A: I enjoy living in Toronto (as long as our infamous mayor is deep-sixed in the election this fall), but I don’t think its cultural scene has provided all that much inspiration for my writing. Actually, I like getting my stories out of Toronto as much as possible, if only because it means I’ll have to go someplace new in order to research my novel. Roses for a Diva has sections set in Rome and Venice, so naturally I was forced(!) to visit both cities (for several days each) so that I could do research and also get a feel for what I would be writing about. It’s those small details gleaned from actually having been to a place that make it seem real to readers. There are several things I included which I wouldn’t have known about had I not actually walked the streets in these two iconic cities. I do the same thing for my Toronto settings, of course, but it’s a little different to hop on a subway and scout some location in Toronto, compared to spending a week in Rome.

6) You seem active on the social media fronts (ie Facebook) Does it help with your writing or does it distract you?

A: I try to pay attention to Facebook, but not let it rule my life. I have friends who spend hours a day looking at Facebook posts. For me it is simply a tool to let people know what I’m up to, both in writing and in music. Yes, it also does help me keep in touch with friends, but to me it’s more of a promotional tool than anything.

7) Has your writing changed since your first book? If yes, in what ways?

A: I would hope that my writing has gotten at least marginally better. Like anything else, writing needs to be practised, and practised consistently. A writer needs to leave no stone unturned in an effort to improve. This usually comes from reading (and talking to) other writers, seeing how they’re doing things, and then trying to bring those good ideas you’ve gleaned to your own work. Writing will also improve by listening to what people are saying about your work. A lot of criticism is disposable, but when I hear the same thing from a few sources (especially reliable ones), I know I have a problem that needs to be looked at seriously. The angle I’m always looking at improving is saying more with less. Words can have great impact when used properly. I still get really excited by making a sentence better by making it shorter.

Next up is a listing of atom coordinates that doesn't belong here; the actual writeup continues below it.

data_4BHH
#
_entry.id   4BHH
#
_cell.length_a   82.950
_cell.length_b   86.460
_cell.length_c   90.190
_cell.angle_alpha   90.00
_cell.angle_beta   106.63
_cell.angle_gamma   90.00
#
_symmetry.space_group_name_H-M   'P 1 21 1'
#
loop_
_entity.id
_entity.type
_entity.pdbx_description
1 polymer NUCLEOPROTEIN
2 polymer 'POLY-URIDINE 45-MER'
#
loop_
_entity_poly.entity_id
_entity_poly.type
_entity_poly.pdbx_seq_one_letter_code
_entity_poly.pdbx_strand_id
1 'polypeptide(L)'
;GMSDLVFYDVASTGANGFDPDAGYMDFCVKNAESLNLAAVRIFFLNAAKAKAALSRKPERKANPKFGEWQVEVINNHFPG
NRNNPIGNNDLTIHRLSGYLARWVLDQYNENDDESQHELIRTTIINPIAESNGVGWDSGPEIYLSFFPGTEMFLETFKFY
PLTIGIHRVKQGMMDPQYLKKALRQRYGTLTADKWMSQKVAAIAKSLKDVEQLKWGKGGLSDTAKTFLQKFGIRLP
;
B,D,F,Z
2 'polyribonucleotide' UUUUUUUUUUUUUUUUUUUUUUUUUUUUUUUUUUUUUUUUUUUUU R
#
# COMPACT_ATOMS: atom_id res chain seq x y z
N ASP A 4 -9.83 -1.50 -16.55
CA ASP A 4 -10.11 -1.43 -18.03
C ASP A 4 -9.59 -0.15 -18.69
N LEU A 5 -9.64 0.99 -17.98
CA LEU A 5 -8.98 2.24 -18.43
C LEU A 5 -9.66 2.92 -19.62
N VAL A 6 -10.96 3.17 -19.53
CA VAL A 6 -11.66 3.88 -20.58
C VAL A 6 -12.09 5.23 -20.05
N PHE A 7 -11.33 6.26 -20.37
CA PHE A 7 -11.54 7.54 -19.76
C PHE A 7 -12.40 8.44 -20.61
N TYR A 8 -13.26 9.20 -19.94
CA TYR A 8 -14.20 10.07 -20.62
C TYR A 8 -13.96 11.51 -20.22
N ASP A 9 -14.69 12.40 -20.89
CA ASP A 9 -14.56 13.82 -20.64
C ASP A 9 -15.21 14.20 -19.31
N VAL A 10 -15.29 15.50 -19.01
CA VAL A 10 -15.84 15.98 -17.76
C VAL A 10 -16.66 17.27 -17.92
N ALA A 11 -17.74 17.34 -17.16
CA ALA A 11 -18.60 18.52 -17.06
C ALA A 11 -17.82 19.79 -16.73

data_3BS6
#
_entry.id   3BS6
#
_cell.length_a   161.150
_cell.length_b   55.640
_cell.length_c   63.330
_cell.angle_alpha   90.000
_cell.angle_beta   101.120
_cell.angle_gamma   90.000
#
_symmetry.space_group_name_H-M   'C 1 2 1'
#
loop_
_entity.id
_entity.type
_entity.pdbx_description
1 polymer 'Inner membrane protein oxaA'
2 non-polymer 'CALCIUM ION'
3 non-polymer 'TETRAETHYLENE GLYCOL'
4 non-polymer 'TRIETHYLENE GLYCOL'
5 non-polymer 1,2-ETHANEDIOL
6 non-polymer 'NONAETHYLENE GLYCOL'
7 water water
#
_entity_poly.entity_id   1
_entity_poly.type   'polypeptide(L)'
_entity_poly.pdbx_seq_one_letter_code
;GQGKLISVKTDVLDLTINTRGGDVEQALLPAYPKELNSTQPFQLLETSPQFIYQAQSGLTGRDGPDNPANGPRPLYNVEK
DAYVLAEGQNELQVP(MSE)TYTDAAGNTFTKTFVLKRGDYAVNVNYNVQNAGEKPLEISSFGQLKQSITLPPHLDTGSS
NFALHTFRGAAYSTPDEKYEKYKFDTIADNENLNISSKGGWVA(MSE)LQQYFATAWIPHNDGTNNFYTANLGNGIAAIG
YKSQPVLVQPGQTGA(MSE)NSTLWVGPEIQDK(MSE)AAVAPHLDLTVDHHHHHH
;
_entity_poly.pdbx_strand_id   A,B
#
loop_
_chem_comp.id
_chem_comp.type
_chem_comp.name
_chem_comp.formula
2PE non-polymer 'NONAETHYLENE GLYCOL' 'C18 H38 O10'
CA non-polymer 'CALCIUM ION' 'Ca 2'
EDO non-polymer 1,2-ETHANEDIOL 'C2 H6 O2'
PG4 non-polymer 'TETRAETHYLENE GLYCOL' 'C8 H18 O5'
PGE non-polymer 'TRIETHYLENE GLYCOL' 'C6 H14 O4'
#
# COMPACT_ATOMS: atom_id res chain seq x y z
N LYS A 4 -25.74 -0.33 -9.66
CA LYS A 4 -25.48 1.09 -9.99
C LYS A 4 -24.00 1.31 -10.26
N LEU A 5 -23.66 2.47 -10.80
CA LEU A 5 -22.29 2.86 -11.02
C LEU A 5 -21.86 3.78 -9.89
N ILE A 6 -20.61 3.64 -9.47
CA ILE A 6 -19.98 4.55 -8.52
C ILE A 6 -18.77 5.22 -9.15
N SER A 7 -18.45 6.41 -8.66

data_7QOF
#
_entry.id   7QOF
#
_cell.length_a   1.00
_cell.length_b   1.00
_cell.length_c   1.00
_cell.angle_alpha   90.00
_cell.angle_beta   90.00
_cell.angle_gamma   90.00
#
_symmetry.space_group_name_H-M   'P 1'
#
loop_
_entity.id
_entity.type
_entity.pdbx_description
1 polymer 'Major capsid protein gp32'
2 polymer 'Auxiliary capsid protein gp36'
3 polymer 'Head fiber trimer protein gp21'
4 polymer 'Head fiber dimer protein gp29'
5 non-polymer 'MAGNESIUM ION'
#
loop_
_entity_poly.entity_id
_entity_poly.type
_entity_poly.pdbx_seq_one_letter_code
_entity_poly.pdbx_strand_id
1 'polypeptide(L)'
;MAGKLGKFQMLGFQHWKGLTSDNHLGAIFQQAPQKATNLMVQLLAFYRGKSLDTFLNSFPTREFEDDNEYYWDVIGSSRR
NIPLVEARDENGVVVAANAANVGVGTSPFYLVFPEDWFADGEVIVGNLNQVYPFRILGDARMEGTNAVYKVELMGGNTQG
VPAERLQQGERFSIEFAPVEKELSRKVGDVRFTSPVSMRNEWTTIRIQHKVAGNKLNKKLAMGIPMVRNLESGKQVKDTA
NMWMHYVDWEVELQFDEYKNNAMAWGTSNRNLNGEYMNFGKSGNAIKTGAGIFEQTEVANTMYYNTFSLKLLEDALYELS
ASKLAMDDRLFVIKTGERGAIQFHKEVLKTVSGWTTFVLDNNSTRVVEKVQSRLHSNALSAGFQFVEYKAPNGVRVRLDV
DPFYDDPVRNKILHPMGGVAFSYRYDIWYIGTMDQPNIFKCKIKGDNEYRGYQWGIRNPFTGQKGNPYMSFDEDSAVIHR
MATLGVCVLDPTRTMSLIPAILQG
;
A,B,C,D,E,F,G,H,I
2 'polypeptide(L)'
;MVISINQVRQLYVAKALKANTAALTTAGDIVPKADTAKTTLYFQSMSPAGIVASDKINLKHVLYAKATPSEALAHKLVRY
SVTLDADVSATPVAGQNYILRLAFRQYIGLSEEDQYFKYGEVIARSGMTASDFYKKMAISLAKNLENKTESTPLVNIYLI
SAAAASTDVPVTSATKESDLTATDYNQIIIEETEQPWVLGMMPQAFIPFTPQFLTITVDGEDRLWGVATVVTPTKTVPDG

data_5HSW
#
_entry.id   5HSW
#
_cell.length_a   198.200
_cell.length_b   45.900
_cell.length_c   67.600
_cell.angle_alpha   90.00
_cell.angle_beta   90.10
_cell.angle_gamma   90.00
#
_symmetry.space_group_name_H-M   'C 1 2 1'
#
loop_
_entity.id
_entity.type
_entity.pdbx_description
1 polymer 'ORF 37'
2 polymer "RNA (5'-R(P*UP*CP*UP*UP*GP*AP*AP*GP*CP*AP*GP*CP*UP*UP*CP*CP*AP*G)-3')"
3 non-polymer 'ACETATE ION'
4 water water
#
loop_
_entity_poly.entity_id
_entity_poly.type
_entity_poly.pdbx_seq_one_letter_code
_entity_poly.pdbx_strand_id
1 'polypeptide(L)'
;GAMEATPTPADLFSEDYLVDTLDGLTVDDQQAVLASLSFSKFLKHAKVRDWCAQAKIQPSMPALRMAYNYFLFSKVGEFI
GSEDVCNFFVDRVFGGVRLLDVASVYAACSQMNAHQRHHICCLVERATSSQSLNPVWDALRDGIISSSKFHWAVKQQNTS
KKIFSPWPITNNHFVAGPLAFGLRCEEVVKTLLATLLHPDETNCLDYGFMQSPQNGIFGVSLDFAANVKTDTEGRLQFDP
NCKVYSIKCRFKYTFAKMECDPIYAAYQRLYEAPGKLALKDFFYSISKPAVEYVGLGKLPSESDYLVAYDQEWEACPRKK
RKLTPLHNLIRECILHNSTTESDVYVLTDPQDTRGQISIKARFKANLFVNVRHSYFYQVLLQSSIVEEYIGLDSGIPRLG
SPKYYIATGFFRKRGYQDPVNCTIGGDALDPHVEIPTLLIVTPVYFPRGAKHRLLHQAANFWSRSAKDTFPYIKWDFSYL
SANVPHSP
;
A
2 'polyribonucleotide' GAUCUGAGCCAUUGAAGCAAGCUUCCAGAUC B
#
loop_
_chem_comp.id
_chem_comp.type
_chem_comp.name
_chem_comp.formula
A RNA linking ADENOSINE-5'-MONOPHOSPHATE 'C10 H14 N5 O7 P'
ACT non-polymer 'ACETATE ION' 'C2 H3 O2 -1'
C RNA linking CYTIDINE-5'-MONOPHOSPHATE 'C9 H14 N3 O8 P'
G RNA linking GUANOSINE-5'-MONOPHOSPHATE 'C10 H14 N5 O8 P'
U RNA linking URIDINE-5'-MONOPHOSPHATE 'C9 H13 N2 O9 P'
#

8)There are a lot of people who seem to be writing fiction right now just for their own personal enjoyment. Do you have any advice for people who are doing that task right now?

A: I write because I enjoy writing. That’s the same reason I still make music after all these years. If you’re writing for personal enjoyment, that’s great. But the step from there to an actual career in writing is a very large one. I explain it this way. Having books published is actually an amalgamation of two jobs: writing and “authoring”. Being an author is the business part of being a writer. It requires a completely different outlook and skill set. It’s more of a job in sales than anything creative. Fortunately, it’s something that can be learned (and taught — although it’s generally not), but you have to be willing to take that part of the equation seriously. There are very few of us ink-stained wretches who have the world beating a path to our doorsteps. We have to get our wares into the public eye by pushing hard, promoting what we do at every opportunity. Writing a book is the easy part. Getting it published and promoted properly is a lot more difficult, and unless you like that sort of thing, it is certainly not as enjoyable. But if you’re going to experience any kind of success, you have to learn to be just as good at that aspect of your craft as you are with putting words and ideas together. For anyone aspiring to get their fiction published, I say this: learn your craft, both parts of it, the fun and the not-so-fun aspects, then decide if you actually want to make this your career.